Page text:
Windows XP End of Life – What does that mean?
Windows xp - r.i.p • On April 8 this month, Microsoft officially announced the “end of life” for Windows XP • Windows XP is more than 12 years old • Microsoft doesn’t want you to run it, for good reasons. • No more patches • No commitment to be backward compatible with newer operating system features • WorkWise has seen two malware attacks in the last year, and both were “enabled” by having Windows XP on our network. It’s a “magnet” for virus and malware attacks.
Windows xp • Workwise will no longer support Windows XP on RB-ERP v95 and RB-ERP v96. • Our reason is more compelling … Windows XP won’t work. • There exists a “Perfect Storm” of feature incompatibilities that prevent Windows XP from working with RB-ERP.
Windows xp • Both v95 and v96 are distributed compiled in .NET 4.0 • .NET 4.5 is an optional component for installation on Windows 2008 R2, but comes standard (and may not be downgraded) with both Windows 2012 and Windows 2012 R2. • Windows XP is not compatible with .NET 4.5 • The very first time we put down a .NET patch on either of these RB versions, if .NET 4.5 is in place on the host system, then RB automatically becomes native .NET 4.5, and is 100% incompatible with Windows XP clients.
Windows xp • What if I just stay with Windows 2008 R2? • Yes, you could, until you get an application that requires .NET 4.5, then you’re back in the cross-hairs again with Windows XP • If you have a policy of automatically accepting patches on the OS, you might even have .NET 4.5 installed right now!
Windows xp • Wait a minute – I have Windows 2012 R2 with RB-ERP 9.6, and it’s running on Windows XP clients right now. How is that possible? • WorkWise distributes RB-ERP 9.6 pre-compiled in .NET 4.0. .NET 4.5 is backwards compatible with .NET 4.0 compiled code, so it works. Once we apply a patch, the code becomes .NET 4.5 and cannot be reverted. It is then incompatible with Windows XP clients.
Windows xp • “I’ll just run Windows Terminal Services for the Windows XP PCs.” • Perhaps, but it is very awkward to use Windows XP on Windows 2012 • Users are prompted at least twice to authenticate • Windows 2012 Remote Desktop Services requires a RDP 8 client to use the features – and Windows XP doesn’t have RDP 8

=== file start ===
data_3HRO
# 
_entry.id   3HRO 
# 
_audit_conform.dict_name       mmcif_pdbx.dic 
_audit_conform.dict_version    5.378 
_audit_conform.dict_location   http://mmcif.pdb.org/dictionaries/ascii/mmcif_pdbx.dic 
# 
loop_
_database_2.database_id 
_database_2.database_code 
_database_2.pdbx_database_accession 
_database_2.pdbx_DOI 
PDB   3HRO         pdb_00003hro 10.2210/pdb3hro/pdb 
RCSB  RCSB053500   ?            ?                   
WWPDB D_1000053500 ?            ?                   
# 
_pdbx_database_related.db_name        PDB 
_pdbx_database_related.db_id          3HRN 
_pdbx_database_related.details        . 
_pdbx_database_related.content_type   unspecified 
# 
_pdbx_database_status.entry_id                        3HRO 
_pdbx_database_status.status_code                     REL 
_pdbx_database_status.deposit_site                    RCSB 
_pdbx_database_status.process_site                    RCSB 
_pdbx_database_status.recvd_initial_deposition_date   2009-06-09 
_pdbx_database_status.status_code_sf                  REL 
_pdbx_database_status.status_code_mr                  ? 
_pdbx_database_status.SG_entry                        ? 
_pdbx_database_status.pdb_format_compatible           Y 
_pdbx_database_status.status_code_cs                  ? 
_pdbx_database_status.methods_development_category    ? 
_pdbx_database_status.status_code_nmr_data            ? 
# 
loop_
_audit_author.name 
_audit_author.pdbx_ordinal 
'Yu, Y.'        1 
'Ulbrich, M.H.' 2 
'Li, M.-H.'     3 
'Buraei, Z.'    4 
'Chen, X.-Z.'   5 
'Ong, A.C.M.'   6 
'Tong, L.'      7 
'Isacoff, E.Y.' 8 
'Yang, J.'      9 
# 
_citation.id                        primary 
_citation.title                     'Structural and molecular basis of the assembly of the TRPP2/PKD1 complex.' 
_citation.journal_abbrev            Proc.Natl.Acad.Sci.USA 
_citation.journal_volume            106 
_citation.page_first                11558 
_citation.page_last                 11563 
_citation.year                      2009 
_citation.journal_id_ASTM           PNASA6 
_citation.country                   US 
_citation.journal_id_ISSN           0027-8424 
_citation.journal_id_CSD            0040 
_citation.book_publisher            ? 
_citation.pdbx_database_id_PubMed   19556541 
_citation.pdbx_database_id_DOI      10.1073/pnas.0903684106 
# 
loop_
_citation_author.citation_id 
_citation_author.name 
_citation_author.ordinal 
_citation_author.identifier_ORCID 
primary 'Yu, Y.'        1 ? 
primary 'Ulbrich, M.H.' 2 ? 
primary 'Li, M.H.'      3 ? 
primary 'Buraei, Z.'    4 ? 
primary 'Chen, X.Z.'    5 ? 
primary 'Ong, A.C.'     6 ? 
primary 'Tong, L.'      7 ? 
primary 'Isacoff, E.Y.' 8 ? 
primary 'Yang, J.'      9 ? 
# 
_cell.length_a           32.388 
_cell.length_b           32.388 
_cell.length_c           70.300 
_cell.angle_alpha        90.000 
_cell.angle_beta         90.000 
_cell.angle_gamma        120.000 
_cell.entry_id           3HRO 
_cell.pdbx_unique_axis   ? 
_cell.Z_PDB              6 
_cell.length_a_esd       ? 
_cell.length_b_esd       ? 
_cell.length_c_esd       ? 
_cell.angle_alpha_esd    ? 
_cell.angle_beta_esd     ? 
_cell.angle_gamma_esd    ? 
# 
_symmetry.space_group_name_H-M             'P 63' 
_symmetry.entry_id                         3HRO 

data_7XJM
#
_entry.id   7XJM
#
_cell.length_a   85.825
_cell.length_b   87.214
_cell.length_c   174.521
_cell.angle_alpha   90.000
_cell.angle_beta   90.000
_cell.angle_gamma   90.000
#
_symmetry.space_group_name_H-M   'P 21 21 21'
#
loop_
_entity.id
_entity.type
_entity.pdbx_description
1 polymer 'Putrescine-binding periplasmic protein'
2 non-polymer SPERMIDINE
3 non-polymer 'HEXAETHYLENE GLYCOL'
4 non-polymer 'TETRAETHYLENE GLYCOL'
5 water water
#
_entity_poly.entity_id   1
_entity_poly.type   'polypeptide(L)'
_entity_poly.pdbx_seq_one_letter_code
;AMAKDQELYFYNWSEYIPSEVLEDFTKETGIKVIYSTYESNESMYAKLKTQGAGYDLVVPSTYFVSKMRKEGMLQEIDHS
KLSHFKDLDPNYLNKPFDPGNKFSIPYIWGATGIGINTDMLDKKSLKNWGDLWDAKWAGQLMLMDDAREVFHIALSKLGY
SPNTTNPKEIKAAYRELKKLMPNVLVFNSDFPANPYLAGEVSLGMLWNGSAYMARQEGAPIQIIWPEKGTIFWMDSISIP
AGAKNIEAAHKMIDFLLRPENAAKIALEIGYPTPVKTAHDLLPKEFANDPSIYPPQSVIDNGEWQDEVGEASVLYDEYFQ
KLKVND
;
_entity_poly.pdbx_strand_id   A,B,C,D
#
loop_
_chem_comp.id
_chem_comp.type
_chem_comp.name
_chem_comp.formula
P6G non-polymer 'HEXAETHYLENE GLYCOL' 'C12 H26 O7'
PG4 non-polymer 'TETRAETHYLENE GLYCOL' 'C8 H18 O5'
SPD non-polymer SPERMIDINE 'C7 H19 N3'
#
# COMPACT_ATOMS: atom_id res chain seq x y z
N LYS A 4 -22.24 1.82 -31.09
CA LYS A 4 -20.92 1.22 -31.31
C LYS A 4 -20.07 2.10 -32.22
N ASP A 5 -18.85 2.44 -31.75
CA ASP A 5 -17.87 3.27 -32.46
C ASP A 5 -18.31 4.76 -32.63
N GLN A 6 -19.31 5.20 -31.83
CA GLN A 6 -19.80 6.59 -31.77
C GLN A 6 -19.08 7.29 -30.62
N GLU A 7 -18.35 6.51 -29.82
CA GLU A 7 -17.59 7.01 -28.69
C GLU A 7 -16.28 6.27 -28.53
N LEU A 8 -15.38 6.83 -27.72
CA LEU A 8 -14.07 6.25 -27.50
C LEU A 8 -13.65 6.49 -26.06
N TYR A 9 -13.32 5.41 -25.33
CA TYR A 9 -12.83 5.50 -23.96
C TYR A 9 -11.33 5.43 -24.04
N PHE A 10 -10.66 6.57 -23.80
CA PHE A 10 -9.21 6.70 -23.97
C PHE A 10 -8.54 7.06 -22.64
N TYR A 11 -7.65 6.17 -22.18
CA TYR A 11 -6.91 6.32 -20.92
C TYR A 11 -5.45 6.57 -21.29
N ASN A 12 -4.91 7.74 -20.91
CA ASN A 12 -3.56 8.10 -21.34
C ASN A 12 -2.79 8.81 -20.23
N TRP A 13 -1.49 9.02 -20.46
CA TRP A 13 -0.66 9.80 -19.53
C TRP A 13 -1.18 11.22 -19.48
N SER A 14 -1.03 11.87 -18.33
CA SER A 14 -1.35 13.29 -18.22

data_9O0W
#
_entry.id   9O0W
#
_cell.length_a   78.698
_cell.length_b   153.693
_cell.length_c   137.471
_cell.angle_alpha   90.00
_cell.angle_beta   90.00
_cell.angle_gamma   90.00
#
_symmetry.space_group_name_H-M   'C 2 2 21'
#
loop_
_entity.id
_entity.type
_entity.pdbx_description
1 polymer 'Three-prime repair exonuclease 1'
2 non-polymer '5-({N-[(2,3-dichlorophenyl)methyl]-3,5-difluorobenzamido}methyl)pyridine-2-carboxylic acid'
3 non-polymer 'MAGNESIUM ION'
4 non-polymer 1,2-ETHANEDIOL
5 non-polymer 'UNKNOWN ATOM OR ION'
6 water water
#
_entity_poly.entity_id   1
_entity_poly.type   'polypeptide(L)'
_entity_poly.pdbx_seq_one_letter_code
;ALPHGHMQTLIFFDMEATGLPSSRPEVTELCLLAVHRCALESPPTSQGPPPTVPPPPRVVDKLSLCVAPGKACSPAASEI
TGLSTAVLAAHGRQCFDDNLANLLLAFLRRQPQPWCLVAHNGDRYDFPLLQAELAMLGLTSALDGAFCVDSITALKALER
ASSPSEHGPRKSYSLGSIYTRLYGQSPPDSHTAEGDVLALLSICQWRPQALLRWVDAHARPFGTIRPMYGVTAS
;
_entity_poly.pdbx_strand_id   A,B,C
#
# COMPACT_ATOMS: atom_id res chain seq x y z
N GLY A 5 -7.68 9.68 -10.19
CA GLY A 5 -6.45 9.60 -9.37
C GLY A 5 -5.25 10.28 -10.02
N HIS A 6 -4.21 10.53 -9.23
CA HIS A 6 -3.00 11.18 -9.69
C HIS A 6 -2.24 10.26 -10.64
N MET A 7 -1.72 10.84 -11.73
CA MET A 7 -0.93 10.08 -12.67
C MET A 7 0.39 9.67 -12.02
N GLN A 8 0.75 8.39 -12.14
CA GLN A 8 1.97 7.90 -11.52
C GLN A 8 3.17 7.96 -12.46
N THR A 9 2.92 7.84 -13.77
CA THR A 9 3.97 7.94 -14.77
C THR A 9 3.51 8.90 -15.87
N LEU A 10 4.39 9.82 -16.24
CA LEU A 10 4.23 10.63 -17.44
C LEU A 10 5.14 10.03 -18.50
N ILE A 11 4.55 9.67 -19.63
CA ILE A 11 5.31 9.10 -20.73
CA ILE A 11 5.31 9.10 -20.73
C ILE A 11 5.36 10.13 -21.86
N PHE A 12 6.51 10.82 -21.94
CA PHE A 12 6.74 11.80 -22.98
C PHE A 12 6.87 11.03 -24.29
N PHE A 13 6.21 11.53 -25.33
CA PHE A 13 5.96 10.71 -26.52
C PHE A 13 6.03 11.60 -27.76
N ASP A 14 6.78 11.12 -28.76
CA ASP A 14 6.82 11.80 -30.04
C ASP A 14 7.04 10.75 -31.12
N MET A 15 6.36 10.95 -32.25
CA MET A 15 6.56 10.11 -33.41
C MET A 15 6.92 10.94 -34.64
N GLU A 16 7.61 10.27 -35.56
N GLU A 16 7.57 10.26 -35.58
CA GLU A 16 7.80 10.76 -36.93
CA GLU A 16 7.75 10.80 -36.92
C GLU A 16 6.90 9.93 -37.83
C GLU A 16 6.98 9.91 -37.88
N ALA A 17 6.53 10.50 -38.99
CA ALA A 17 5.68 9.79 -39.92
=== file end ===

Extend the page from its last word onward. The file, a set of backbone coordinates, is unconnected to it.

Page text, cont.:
Windows xp • Windows XP clients via Remote Desktop Services (Terminal Services) • Best compromise: Use Windows 2008 R2 on your terminal server(s). • You can have .NET 4.5 installed on the terminal server(s) without compromising the XP clients or RDP. This way your application server and SQL server can be Windows 2012 R2 based. • You should adopt a plan to move the terminal server(s) to Windows 2012 R2 sometime shortly after you migrate the Windows XP clients to Windows 8.1. • We do not recommend moving Windows XP clients to Windows 7 (2 OS versions old now) or Windows 8 (the introductory release of the new Windows interface). Windows 8.1 is very stable and works more efficiently than Windows 7 or Windows 8.
Windows xp • Windows XP clients via Terminal Services • If you have a farm of terminal servers, then you are familiar with the DNS round-robin approach of load balancing with Terminal Services. This still works with Windows 2008 R2 terminal services. Windows 2012 uses a very different Terminal Services interface that requires the use of the web (IIs) and published applications. Round-robin DNS is not supported for Windows 2012, you must use Microsoft’s supported load balancing. If you attempt to use a Windows XP client on a 2012 farm, you will get stuck in the triple-authentication loop, and there does not seem to be a way around it. • You can still use the new features of RDS (e.g., published apps), if your RDP clients are upgraded to RDP 8 on the clients (Windows XP clients cannot use the extended features of RDS, but will function)
Windows xp • Beware that Windows 7 clients can also fall into the RDS 2012 trap. • Windows 7 was distributed with RDP 6 (and possibly 7), and Windows 2012 uses RDP 8. • In order to be a true member of this type of farm, those Windows 7 clients must be on RDP 8 minimally. It is difficult to get Windows 7 RDP 6 upgraded to RDP 8. It is not a simple upgrade • Must be on Windows 7 SP1 • Must install a prerequisite (Microsoft Hotfix 2574819) • Install the RDP 8 update • Manually enable RDP 8 on the client (see http://support.microsoft.com/kb/2592687) • It is recommended that Windows 2008 R2 Terminal Servers remain live until both: • Windows XP clients are gone, and • All Windows 7 clients have been successfully upgraded to RDP 8
Windows xp • WinXP is at end of life. It is not wise to keep it, from an IT perspective. Get a plan to upgrade those old workstations, and stick to it. • RB-ERP no longer supports client installations on Windows XP • If you must use Windows XP, you will need to use Terminal Services • Use Windows 2008 R2 on your Terminal Server. Do not upgrade the terminal servers beyond 2008 R2 until both: • Windows XP clients are gone, and • Windows 7 clients are all successfully upgraded to RDP 8
Windows xp • WorkWise will provide a link to a recording of this webinar, so you have it for reference. • We will make the text from the slides available via our web site • Questions?